But I miss him. Immensely. Even though I would get annoyed when I would see his name calling me on my phone (because it was invariably only because he needed something or he was bored), I still miss hearing his voice. It's amazing how complicated familial relationships can be. We would never let our friends get away with half the things our family does to us. We simply wouldn't be friends with them anymore. I think that it is even more complicated between parents and children. First, the parent is in charge, in the know, the master. Then we grow and perhaps become almost like friends with our parents. Then they get older and need us. But they are still the parent. They still want to make the rules, they still want the control.
I am not writing this to soil the memory of my father. As I mentioned, he was a very difficult man, but there was also a lot of good. In his good days, many people really liked him. He was fun to be around. He was very giving of his time.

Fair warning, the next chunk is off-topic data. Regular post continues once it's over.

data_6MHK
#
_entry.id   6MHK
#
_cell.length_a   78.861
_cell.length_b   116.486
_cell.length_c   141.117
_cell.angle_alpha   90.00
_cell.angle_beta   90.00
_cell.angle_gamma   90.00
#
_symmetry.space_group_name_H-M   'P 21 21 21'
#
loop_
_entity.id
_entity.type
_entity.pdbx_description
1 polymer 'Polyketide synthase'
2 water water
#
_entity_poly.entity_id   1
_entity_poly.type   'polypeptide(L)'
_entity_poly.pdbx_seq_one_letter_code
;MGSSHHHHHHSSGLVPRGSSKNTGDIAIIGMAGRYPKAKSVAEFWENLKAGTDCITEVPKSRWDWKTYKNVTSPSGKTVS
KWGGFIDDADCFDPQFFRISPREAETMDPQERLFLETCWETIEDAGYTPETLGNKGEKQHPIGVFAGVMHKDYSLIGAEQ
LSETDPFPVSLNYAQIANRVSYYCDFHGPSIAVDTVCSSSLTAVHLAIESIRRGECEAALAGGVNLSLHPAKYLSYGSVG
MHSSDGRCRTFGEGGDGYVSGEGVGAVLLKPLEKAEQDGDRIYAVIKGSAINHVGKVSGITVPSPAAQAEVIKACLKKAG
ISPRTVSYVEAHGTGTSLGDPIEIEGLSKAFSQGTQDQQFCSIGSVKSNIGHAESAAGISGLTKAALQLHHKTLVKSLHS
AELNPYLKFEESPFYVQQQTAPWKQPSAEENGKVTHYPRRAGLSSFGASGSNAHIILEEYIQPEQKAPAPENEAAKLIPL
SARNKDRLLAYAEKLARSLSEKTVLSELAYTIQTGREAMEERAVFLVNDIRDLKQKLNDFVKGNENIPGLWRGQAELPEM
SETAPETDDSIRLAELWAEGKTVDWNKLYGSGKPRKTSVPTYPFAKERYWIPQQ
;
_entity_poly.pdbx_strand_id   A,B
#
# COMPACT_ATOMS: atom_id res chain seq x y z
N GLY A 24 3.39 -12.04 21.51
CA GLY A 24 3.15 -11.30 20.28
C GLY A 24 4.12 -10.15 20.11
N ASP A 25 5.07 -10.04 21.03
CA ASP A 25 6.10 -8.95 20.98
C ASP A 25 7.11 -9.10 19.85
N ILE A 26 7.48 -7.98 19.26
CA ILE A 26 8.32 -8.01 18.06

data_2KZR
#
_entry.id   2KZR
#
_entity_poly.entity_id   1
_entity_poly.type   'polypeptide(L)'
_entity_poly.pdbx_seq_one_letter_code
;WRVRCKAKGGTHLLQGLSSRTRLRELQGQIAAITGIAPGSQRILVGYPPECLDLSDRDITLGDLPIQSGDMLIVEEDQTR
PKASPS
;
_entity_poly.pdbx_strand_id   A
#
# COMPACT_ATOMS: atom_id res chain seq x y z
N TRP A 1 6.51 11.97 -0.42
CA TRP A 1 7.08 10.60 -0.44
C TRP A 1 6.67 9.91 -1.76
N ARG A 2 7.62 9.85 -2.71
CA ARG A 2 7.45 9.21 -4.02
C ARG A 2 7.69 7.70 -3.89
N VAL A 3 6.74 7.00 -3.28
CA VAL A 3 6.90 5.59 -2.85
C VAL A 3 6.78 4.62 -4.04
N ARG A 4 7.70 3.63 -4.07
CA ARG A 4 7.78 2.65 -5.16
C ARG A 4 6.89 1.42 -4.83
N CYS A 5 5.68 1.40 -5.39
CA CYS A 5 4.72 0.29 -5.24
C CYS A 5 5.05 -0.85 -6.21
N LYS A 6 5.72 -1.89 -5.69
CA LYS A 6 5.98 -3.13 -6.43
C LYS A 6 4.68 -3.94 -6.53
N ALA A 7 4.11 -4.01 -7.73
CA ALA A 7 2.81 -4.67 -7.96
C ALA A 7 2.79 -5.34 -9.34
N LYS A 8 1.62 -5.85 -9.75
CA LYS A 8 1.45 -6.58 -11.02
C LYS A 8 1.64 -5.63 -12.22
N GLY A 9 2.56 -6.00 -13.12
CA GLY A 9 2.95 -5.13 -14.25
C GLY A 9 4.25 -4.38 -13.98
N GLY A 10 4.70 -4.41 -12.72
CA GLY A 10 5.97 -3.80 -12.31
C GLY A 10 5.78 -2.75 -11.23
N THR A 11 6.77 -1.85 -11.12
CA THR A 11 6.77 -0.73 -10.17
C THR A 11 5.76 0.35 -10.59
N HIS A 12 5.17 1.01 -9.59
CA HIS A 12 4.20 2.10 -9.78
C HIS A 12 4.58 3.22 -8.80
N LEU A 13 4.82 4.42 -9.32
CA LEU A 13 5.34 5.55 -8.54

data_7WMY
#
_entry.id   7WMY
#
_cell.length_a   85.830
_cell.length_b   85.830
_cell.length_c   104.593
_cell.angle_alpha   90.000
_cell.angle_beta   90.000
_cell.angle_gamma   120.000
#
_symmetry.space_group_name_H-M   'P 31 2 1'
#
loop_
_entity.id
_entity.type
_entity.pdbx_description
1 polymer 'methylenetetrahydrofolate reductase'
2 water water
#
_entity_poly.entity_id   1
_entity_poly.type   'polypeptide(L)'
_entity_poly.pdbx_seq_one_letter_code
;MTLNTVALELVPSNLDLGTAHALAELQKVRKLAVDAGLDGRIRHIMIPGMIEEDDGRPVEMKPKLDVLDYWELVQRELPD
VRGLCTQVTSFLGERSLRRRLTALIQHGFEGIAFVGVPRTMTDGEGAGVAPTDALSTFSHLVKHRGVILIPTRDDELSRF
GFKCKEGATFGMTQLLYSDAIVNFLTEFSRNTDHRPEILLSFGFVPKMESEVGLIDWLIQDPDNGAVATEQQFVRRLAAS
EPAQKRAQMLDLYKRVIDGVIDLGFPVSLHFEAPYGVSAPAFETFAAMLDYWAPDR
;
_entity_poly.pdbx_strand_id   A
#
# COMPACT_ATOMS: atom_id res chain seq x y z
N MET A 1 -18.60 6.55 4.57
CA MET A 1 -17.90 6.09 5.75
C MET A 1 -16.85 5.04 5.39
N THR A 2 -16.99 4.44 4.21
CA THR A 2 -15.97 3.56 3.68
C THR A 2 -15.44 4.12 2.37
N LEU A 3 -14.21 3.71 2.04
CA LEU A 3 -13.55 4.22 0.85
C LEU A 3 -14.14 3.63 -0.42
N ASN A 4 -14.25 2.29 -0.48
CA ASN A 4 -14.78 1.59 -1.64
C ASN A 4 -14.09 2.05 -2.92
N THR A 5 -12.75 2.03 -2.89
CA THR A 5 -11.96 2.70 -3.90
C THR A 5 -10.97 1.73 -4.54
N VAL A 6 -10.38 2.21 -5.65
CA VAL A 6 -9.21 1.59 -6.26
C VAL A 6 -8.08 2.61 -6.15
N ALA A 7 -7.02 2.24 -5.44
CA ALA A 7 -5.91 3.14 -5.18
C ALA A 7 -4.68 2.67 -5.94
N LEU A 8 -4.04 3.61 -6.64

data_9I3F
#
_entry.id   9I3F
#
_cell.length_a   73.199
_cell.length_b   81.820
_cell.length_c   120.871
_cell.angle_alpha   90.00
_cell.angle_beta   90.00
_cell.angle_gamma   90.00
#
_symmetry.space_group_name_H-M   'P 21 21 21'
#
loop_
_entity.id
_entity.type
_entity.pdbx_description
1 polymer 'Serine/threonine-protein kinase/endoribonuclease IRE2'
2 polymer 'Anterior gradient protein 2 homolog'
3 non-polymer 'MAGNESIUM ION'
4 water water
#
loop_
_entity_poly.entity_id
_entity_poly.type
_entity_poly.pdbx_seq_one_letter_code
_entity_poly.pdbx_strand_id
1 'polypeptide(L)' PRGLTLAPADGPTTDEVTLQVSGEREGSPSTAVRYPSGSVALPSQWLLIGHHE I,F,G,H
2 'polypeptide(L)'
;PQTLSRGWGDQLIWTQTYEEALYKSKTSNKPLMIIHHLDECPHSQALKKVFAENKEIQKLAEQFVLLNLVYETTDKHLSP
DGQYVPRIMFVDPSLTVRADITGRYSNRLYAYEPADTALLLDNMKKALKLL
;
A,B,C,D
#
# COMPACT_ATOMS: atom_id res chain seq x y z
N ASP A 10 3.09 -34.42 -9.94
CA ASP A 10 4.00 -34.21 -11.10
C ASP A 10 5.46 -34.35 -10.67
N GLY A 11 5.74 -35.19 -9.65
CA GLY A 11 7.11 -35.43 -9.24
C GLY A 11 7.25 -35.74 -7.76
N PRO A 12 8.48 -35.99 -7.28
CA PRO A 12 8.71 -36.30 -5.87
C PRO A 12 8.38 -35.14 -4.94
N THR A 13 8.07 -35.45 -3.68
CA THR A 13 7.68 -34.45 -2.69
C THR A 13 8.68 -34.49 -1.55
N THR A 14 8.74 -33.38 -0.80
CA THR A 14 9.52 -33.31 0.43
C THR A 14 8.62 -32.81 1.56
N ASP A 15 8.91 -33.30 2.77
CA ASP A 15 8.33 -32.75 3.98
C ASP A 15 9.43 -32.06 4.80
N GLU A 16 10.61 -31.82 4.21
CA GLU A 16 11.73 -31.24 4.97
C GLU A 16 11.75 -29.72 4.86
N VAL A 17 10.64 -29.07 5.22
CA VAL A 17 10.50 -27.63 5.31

Daddy, I hope you are sitting up in heaven, playing backgammon with God, or whoever is up there with you (if there is an "up there"). I hope you've been reunited with your parents. I hope you are dancing and playing piano. I hope you are at rest. At the very least, I know you are no longer in physical pain, which was immense during these last years.
My greatest sadness now is the end of the beautiful relationship you had with my kids. They loved you and I know you loved them. What gives me comfort is that I was able to provide you with three little angles here on Earth who gave you some of the few moments of true joy you experienced these past years. By the way, you'll be happy to know that they all love jazz, ragtime and Dixieland music! I've been playing them your CDs and they have a blast listening to them. I wish you could see it.